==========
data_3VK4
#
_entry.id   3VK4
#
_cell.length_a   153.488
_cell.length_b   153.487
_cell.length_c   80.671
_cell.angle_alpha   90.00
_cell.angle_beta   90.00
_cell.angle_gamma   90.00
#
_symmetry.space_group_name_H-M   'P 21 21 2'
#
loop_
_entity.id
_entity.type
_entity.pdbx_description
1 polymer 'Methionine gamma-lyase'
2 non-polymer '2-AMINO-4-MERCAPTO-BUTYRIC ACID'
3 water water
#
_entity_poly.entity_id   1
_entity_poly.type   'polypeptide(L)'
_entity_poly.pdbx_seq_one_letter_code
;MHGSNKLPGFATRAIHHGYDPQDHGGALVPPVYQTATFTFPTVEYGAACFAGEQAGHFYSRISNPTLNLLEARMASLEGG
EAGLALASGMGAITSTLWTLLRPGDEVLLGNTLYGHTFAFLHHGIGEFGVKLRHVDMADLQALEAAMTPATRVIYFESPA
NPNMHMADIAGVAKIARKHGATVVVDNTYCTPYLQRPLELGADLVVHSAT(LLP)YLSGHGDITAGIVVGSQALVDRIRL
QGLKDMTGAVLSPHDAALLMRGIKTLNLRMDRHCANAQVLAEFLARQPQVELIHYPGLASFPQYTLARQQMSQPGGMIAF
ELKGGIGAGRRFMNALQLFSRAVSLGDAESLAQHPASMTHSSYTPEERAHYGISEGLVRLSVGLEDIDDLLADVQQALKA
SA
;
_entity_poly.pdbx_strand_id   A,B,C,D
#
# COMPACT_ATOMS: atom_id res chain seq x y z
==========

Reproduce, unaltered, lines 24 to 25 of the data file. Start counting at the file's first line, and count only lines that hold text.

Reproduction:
_entity_poly.pdbx_seq_one_letter_code
;MHGSNKLPGFATRAIHHGYDPQDHGGALVPPVYQTATFTFPTVEYGAACFAGEQAGHFYSRISNPTLNLLEARMASLEGG